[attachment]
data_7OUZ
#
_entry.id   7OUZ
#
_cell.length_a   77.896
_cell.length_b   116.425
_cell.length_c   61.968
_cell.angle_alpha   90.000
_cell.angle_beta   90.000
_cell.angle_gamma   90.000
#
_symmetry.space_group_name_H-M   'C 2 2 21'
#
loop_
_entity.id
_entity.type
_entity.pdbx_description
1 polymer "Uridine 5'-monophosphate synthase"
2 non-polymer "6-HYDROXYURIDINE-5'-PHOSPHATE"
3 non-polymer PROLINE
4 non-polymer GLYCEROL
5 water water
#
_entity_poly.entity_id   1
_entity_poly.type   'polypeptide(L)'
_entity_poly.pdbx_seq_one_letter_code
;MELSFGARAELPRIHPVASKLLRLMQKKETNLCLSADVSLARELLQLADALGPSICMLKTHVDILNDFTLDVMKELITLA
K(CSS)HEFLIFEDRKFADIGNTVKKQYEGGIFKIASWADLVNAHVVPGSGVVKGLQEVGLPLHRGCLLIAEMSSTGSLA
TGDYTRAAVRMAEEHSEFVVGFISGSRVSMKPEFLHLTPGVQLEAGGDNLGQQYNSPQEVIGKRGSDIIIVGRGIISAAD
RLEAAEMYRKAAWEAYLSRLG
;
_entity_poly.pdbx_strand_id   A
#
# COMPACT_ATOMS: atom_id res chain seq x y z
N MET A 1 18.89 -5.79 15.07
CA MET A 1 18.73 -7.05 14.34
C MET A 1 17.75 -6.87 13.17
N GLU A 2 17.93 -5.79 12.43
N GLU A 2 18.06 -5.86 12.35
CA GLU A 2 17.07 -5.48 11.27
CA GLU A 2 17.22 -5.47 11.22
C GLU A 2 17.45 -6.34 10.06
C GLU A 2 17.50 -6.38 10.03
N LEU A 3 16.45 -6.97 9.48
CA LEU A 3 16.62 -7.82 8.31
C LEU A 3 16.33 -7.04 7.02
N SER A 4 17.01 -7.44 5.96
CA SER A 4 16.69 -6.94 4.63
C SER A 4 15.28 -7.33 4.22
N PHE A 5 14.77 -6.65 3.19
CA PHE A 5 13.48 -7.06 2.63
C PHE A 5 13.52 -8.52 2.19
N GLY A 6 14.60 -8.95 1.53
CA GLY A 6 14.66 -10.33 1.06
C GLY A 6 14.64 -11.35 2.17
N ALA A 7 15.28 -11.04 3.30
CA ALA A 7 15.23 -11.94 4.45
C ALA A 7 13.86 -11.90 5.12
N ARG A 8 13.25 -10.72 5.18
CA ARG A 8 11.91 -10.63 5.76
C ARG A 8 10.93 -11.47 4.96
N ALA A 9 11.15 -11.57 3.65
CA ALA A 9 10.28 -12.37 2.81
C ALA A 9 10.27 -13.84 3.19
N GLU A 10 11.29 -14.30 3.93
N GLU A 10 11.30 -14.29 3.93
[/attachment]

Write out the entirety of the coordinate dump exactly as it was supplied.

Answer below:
data_7OUZ
#
_entry.id   7OUZ
#
_cell.length_a   77.896
_cell.length_b   116.425
_cell.length_c   61.968
_cell.angle_alpha   90.000
_cell.angle_beta   90.000
_cell.angle_gamma   90.000
#
_symmetry.space_group_name_H-M   'C 2 2 21'
#
loop_
_entity.id
_entity.type
_entity.pdbx_description
1 polymer "Uridine 5'-monophosphate synthase"
2 non-polymer "6-HYDROXYURIDINE-5'-PHOSPHATE"
3 non-polymer PROLINE
4 non-polymer GLYCEROL
5 water water
#
_entity_poly.entity_id   1
_entity_poly.type   'polypeptide(L)'
_entity_poly.pdbx_seq_one_letter_code
;MELSFGARAELPRIHPVASKLLRLMQKKETNLCLSADVSLARELLQLADALGPSICMLKTHVDILNDFTLDVMKELITLA
K(CSS)HEFLIFEDRKFADIGNTVKKQYEGGIFKIASWADLVNAHVVPGSGVVKGLQEVGLPLHRGCLLIAEMSSTGSLA
TGDYTRAAVRMAEEHSEFVVGFISGSRVSMKPEFLHLTPGVQLEAGGDNLGQQYNSPQEVIGKRGSDIIIVGRGIISAAD
RLEAAEMYRKAAWEAYLSRLG
;
_entity_poly.pdbx_strand_id   A
#
# COMPACT_ATOMS: atom_id res chain seq x y z
N MET A 1 18.89 -5.79 15.07
CA MET A 1 18.73 -7.05 14.34
C MET A 1 17.75 -6.87 13.17
N GLU A 2 17.93 -5.79 12.43
N GLU A 2 18.06 -5.86 12.35
CA GLU A 2 17.07 -5.48 11.27
CA GLU A 2 17.22 -5.47 11.22
C GLU A 2 17.45 -6.34 10.06
C GLU A 2 17.50 -6.38 10.03
N LEU A 3 16.45 -6.97 9.48
CA LEU A 3 16.62 -7.82 8.31
C LEU A 3 16.33 -7.04 7.02
N SER A 4 17.01 -7.44 5.96
CA SER A 4 16.69 -6.94 4.63
C SER A 4 15.28 -7.33 4.22
N PHE A 5 14.77 -6.65 3.19
CA PHE A 5 13.48 -7.06 2.63
C PHE A 5 13.52 -8.52 2.19
N GLY A 6 14.60 -8.95 1.53
CA GLY A 6 14.66 -10.33 1.06
C GLY A 6 14.64 -11.35 2.17
N ALA A 7 15.28 -11.04 3.30
CA ALA A 7 15.23 -11.94 4.45
C ALA A 7 13.86 -11.90 5.12
N ARG A 8 13.25 -10.72 5.18
CA ARG A 8 11.91 -10.63 5.76
C ARG A 8 10.93 -11.47 4.96
N ALA A 9 11.15 -11.57 3.65
CA ALA A 9 10.28 -12.37 2.81
C ALA A 9 10.27 -13.84 3.19
N GLU A 10 11.29 -14.30 3.93
N GLU A 10 11.30 -14.29 3.93